Given a property in a class, with attributes - what is the fastest way to determine if it contains a given attribute? For example:

    public Int32 Id
            return _Id;
            _Id = value;

What is the fastest method to determine that for example it has the "IsIdentity" attribute?


There's no fast way to retrieve attributes. But code ought to look like this (credit to Aaronaught):

var t = typeof(YourClass);
var pi = t.GetProperty("Id");
var hasIsIdentity = Attribute.IsDefined(pi, typeof(IsIdentity));

If you need to retrieve attribute properties then

var t = typeof(YourClass);
var pi = t.GetProperty("Id");
var attr = (IsIdentity[])pi.GetCustomAttributes(typeof(IsIdentity), false);
if (attr.Length > 0) {
    // Use attr[0], you'll need foreach on attr if MultiUse is true
  • 67
    If you only need to check for the existence of the attribute, and not retrieve any information from it, using Attribute.IsDefined will eliminate one line of code and the ugly arrays/casting. – Aaronaught Jan 12 '10 at 18:42
  • 4
    Something I just ran into with this is some attributes have a different type to their attribute name. For example "NotMapped" in System.ComponentModel.DataAnnotations.Schema is used as [NotMapped] in the class but to detect it you have to use Attribute.IsDefined(pi, typeof(NotMappedAttribute)) – Qjimbo Jul 13 '18 at 21:41
  • 2
    Might be easier to use the generic overload: IsIdentity[] attr = pi.GetCustomAttributes<IsIdentity>(false); – Mojtaba Mar 28 '19 at 11:27
  • @Qjimbo (or probably someone else reading) Attributes are usually used without the "Attribute" part of their name, but can be. A convention allows you to exclude it, so usually the actual type does have Attribute at the end of its name, but is just not used. – Jim Wolff Mar 13 '20 at 20:29

If you are using .NET 3.5 you might try with Expression trees. It is safer than reflection:

class CustomAttribute : Attribute { }

class Program
    public int Id { get; set; }

    static void Main()
        Expression<Func<Program, int>> expression = p => p.Id;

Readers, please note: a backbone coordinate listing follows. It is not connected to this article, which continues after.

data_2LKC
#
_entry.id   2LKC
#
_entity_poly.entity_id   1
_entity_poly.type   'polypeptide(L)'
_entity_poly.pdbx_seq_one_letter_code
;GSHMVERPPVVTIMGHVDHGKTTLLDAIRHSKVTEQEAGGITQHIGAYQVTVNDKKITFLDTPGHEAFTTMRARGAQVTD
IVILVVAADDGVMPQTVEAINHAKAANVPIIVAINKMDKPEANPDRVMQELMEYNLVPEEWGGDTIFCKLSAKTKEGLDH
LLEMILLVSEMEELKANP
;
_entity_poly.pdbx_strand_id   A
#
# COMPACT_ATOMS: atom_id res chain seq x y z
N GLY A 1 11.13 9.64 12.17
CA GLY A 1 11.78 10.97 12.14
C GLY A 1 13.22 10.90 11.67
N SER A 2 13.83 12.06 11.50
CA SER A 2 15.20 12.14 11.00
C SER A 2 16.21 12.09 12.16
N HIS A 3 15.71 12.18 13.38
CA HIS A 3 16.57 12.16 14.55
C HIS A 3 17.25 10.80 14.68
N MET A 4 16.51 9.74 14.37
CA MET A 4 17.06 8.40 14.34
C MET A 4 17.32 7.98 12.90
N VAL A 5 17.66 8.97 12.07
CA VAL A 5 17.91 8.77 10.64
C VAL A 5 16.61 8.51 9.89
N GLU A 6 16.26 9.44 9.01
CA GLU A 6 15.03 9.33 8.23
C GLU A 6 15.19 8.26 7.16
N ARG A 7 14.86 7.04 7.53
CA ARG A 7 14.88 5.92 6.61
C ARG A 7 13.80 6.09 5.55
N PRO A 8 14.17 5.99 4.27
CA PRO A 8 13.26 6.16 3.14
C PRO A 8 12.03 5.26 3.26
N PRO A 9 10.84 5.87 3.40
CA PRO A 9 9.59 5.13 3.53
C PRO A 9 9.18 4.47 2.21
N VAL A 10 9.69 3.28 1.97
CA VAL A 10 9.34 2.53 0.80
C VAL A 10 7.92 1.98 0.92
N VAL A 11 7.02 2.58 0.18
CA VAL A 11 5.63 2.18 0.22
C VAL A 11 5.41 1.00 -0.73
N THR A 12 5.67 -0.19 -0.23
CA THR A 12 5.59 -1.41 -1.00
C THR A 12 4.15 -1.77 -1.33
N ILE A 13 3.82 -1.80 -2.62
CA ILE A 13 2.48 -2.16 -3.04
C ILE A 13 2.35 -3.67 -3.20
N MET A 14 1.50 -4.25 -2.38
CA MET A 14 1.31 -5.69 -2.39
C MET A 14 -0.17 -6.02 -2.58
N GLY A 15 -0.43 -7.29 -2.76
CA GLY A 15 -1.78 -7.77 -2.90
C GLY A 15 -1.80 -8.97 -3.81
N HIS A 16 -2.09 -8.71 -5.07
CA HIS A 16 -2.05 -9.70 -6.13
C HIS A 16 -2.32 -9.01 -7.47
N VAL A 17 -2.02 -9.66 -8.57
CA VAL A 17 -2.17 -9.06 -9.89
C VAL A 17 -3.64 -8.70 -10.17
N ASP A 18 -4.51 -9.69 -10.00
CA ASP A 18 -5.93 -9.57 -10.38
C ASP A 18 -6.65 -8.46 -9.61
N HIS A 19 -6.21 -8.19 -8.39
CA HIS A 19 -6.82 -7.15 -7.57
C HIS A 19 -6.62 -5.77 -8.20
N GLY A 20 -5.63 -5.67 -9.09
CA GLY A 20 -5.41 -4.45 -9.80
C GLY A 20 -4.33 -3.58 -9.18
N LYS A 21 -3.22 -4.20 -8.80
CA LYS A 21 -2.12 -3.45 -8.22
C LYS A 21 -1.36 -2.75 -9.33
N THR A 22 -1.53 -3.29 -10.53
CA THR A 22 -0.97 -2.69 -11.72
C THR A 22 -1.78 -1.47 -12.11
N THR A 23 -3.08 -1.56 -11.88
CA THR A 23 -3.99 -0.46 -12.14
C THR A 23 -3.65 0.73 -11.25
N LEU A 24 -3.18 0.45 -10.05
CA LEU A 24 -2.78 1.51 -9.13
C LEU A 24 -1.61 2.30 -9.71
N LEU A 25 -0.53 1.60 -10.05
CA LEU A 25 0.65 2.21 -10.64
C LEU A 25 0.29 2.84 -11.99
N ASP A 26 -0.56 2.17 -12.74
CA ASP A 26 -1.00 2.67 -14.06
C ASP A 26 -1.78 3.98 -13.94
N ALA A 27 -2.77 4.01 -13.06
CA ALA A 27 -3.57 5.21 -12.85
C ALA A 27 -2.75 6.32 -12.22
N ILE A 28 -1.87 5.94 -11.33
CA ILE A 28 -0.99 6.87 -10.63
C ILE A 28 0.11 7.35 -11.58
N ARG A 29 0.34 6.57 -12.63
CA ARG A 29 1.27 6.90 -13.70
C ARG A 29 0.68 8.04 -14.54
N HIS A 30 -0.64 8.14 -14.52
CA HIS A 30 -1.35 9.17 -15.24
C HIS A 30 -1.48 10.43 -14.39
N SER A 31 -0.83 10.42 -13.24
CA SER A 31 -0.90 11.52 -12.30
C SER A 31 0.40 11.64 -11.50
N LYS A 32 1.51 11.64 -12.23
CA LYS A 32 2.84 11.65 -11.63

var memberExpression = (MemberExpression)expression.Body;
        bool hasCustomAttribute = memberExpression
            .GetCustomAttributes(typeof(CustomAttribute), false).Length > 0;

You can use a common (generic) method to read attribute over a given MemberInfo

public static bool TryGetAttribute<T>(MemberInfo memberInfo, out T customAttribute) where T: Attribute {
                var attributes = memberInfo.GetCustomAttributes(typeof(T), false).FirstOrDefault();
                if (attributes == null) {
                    customAttribute = null;
                    return false;
                customAttribute = (T)attributes;
                return true;

This can now be done without expression trees and extension methods in a type safe manner with the new C# feature nameof() like this:

Attribute.IsDefined(typeof(YourClass).GetProperty(nameof(YourClass.Id)), typeof(IsIdentity));

nameof() was introduced in C# 6


If you are trying to do that in a Portable Class Library PCL (like me), then here is how you can do it :)

public class Foo
   public string A {get;set;}

   public string B {get;set;}   

var type = typeof(Foo);

var specialProperties = type.GetRuntimeProperties()
     .Where(pi => pi.PropertyType == typeof (string) 
      && pi.GetCustomAttributes<Special>(true).Any());

You can then check on the number of properties that have this special property if you need to.


You can use the Attribute.IsDefined method


    //Conditional execution...

You could provide the property you're specifically looking for or you could iterate through all of them using reflection, something like:

PropertyInfo[] props = typeof(YourClass).GetProperties();
  • This doesn't compile. You can't use [] around YourProperty or YourAttribute – rolls Sep 4 '18 at 6:22
  • Every previous answer has used assumptions on class, property and attribute names which I followed. – Francis Musignac Sep 12 '18 at 18:14
  • Appears fixed now. – rolls Sep 17 '18 at 2:22

To update and/or enhance the answer by @Hans Passant I would separate the retrieval of the property into an extension method. This has the added benefit of removing the nasty magic string in the method GetProperty()

public static class PropertyHelper<T>
    public static PropertyInfo GetProperty<TValue>(
        Expression<Func<T, TValue>> selector)
        Expression body = selector;
        if (body is LambdaExpression)
            body = ((LambdaExpression)body).Body;
        switch (body.NodeType)
            case ExpressionType.MemberAccess:
                return (PropertyInfo)((MemberExpression)body).Member;
                throw new InvalidOperationException();

Your test is then reduced to two lines

var property = PropertyHelper<MyClass>.GetProperty(x => x.MyProperty);
Attribute.IsDefined(property, typeof(MyPropertyAttribute));

This is a pretty old question but I used

My method has this parameter but it could be built:

Expression<Func<TModel, TValue>> expression

Then in the method this:

System.Linq.Expressions.MemberExpression memberExpression 
       = expression.Body as System.Linq.Expressions.MemberExpression;
Boolean hasIdentityAttr = System.Attribute
       .IsDefined(memberExpression.Member, typeof(IsIdentity));

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